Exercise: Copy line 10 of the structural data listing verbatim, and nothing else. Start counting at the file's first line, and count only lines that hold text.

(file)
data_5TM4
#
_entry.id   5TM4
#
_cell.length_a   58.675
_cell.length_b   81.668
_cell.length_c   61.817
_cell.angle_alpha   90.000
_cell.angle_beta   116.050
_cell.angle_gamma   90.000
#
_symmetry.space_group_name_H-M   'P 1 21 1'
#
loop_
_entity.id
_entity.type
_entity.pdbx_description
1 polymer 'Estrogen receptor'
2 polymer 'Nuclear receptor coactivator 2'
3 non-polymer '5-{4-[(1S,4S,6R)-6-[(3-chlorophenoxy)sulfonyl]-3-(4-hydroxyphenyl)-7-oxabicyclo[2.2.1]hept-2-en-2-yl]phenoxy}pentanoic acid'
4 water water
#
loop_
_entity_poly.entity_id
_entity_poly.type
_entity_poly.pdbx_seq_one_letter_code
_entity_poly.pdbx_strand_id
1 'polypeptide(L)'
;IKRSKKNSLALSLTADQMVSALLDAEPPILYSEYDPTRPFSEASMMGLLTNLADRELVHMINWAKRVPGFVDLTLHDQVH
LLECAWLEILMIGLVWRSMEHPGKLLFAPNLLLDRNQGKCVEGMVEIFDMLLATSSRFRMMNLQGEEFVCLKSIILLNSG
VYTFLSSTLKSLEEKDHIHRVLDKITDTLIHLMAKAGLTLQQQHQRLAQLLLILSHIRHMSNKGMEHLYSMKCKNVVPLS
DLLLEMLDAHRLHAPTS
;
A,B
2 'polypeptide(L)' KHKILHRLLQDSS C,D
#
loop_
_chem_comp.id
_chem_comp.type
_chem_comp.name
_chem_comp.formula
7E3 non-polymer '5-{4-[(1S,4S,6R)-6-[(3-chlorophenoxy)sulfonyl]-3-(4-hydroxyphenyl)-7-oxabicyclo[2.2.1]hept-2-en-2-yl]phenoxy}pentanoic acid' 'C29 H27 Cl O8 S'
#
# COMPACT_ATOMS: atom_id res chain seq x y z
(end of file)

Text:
_cell.angle_gamma   90.000